It will be up to the members of the Standing Committee on Procedure and House Affairs to recommend changes, including the length of time for collecting signatures and the number of signatures required before it could be tabled in the House for debate. The motion also sets for a time frame of twelve months for the Standing Committee to report its findings to the House and initiate the process to establish an e-petitions system in Canada.

What happens if this motion passes?

This motion would instruct the Standing Committee on Procedure and House Affairs to begin a study that would recommend changes to the Standing Orders of the House of Commons. Witnesses with experience with electronic petitioning systems in jurisdictions including the United Kingdom and Quebec could be called in to testify, as could representatives from various organizations with a particular interest or issue regarding an electronic petitions system in Canada. In addition, expert witnesses from privacy groups and the Office of the Clerk of the House of Commons could also provide technical details for how an electronic petitions system could be securely implemented.

Would this replace the existing petitions system?

An e-petitions system would not replace the existing petitions system in the House of Commons. Rather, it would complement an existing system allowing both paper petitions and electronic petitions to be tabled in the House. E-petitions that do not reach a minimum threshold of signatures to trigger a debate in the House would still be entitled to an official Government response if they do receive 25 or more signatures, as per existing rules.

What stops frivolous e-petitions from being debated in the House?

In order for petitions to be certified in the House of Commons, they must meet certain guidelines for form and content. Unless otherwise stated, or not applicable, the requirements and guidelines for electronic petitions would be the same as the current requirements and guidelines for written petitions. A requirement of a certain number of Members of Parliament to sponsor the motion is an effective check against petitions of an extremist nature.

Issues debated in the House of Commons would not be subject to a vote, and therefore could not be used to pass bills or motions. However, it is a powerful grassroots representation of the importance Canadians place in a particular issue, and would place this issue on the agenda of your House.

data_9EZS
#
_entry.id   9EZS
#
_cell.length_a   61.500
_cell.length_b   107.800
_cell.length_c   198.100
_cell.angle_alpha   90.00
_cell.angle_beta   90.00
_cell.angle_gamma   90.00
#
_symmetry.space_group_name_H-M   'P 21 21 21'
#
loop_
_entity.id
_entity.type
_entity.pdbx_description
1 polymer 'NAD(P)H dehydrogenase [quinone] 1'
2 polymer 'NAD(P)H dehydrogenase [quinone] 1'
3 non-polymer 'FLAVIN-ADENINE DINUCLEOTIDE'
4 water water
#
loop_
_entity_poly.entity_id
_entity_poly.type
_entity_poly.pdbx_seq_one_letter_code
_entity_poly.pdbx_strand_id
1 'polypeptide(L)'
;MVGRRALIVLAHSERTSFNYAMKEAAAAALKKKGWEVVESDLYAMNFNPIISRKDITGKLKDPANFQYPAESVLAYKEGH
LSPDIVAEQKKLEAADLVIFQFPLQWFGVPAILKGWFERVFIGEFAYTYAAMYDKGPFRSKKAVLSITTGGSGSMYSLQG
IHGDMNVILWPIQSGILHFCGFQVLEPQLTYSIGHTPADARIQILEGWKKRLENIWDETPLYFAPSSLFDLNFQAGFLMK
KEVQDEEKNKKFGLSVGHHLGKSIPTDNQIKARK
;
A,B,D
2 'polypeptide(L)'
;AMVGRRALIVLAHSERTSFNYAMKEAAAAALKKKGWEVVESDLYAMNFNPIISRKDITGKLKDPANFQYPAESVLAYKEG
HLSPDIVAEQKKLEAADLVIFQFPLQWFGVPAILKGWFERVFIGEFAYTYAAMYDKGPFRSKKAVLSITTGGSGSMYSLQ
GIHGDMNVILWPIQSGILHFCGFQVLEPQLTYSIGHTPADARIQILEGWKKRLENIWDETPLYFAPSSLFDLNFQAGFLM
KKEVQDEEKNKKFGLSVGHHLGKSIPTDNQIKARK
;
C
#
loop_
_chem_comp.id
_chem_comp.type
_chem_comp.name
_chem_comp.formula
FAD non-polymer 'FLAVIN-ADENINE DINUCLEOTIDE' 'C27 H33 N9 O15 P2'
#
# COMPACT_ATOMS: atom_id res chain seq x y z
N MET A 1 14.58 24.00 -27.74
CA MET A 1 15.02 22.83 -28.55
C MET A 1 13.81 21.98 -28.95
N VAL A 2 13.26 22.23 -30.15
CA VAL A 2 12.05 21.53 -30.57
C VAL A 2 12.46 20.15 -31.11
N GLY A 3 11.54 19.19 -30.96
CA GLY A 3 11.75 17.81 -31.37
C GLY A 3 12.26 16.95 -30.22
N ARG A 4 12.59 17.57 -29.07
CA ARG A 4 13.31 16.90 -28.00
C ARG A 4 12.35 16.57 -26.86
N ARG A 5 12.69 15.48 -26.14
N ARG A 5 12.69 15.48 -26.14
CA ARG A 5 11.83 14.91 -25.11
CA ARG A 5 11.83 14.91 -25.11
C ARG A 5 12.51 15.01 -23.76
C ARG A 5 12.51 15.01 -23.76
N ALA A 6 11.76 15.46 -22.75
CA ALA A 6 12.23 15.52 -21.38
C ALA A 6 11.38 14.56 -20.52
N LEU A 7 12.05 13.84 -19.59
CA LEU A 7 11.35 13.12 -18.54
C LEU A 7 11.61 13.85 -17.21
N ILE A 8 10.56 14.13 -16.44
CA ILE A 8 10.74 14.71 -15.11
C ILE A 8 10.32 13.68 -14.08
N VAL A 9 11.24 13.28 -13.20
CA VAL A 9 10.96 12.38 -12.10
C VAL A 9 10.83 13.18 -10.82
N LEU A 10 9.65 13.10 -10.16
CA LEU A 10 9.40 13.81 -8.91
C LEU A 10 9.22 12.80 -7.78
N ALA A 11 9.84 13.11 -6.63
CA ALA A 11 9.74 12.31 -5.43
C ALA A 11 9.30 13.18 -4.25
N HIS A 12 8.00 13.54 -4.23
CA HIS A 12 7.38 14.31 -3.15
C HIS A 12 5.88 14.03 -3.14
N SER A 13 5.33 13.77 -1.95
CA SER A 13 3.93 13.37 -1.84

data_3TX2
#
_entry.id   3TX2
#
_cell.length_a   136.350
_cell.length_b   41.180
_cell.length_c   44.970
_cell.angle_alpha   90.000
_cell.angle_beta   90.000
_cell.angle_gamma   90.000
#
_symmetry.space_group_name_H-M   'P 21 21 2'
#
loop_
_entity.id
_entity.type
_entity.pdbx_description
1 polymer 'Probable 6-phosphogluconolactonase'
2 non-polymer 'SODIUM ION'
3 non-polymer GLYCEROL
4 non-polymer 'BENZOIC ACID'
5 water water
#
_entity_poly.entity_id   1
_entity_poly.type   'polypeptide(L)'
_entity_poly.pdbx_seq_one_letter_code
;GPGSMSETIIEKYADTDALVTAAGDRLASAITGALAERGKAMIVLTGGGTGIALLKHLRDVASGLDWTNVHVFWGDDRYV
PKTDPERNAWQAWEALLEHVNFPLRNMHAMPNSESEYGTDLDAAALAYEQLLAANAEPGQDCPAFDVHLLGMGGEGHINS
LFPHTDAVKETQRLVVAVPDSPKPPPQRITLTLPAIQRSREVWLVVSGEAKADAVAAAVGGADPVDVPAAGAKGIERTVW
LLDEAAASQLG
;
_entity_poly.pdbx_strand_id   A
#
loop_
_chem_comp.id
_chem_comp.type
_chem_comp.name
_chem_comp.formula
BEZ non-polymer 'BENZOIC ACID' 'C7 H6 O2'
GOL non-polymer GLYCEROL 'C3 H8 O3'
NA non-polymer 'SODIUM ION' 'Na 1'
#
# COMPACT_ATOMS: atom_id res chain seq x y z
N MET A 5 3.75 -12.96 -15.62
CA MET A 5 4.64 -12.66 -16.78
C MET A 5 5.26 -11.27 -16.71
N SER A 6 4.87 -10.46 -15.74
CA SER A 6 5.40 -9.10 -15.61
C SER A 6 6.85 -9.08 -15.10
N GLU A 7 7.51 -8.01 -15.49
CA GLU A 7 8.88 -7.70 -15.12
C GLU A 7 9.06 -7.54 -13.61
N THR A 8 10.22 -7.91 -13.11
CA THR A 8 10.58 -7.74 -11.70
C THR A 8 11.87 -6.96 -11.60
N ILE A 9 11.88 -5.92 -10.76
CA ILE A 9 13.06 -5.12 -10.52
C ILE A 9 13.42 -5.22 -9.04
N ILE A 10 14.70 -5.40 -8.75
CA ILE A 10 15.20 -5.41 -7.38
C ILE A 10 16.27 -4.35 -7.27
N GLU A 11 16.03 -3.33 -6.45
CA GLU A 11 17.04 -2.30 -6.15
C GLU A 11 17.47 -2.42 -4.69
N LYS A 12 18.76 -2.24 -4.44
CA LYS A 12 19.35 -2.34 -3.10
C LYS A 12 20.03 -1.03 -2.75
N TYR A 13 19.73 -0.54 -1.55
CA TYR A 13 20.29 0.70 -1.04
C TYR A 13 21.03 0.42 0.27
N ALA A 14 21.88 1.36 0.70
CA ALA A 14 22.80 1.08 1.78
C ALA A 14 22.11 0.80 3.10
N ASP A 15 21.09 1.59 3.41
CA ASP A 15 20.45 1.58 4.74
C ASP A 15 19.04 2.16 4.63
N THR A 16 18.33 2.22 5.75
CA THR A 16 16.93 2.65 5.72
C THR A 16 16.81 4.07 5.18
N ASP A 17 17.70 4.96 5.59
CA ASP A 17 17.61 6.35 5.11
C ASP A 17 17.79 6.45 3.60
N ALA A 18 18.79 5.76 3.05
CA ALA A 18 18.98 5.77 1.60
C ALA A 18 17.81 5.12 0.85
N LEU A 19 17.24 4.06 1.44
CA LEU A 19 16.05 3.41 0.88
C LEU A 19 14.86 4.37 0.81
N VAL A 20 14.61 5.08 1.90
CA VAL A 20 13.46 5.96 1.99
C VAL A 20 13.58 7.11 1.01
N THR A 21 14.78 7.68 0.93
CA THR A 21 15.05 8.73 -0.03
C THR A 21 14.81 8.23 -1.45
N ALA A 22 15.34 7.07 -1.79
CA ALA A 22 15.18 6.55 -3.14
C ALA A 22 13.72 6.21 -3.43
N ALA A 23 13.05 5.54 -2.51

How can I show my support for this motion on electronic petitions?

Download a copy of my petition supporting electronic petitions here, share it with your friends and colleagues, and mail it back to me! Also, contact your Member of Parliament and ask them to support M-428 when it comes up for debate in the House this Spring. We've launched betterpetitions.ca, a new website that features a campaign video and e-petition for Canadians to sign.

 

In The Media:

Whatever happened to the Reform party? 
Aaron Wherry, Macleans.ca, 14 June 2013 

MP Stewart's e-petitions bill to be debated in House
Wanda Chow, Burnaby NewsLeader, 2 April 2013 

B.C. NDP MP wants Commons to accept online petitions
Peter O'Neil, Vancouver Sun, 14 February 2013 

Petitioning Parliament
Aaron Wherry, Macleans.ca, 15 February 2013 

Preston Manning and Ed Broadbent lend names to e-petition proposal
Nick Taylor-Vaisey, Macleans.ca, 26 February 2013

Manning and Broadbent find common ground
Peter O'Neil, Vancouver Sun, 26 February 2013

How you could set Ottawa's agenda
CBC Radio West, 26 February 2013

NDP MP wants online petitions for Parliament
CBC Radio's On the Coast, 26 February 2013

BC MP hopes to bring petition change to Parliament
Radio Canada International, 28 February 2013 

MP Stewart's e-petitions bill to be debated in House
Wanda Chow, Burnaby NewsLeader, 2 April 2013

Poll: Most Canadians back call for Commons to accept online petitions
Peter O'Neil, Vancouver Sun, 18 April 2013

This week in parliamentary reform
Aaron Wherry, Macleans.ca, 11 June 2013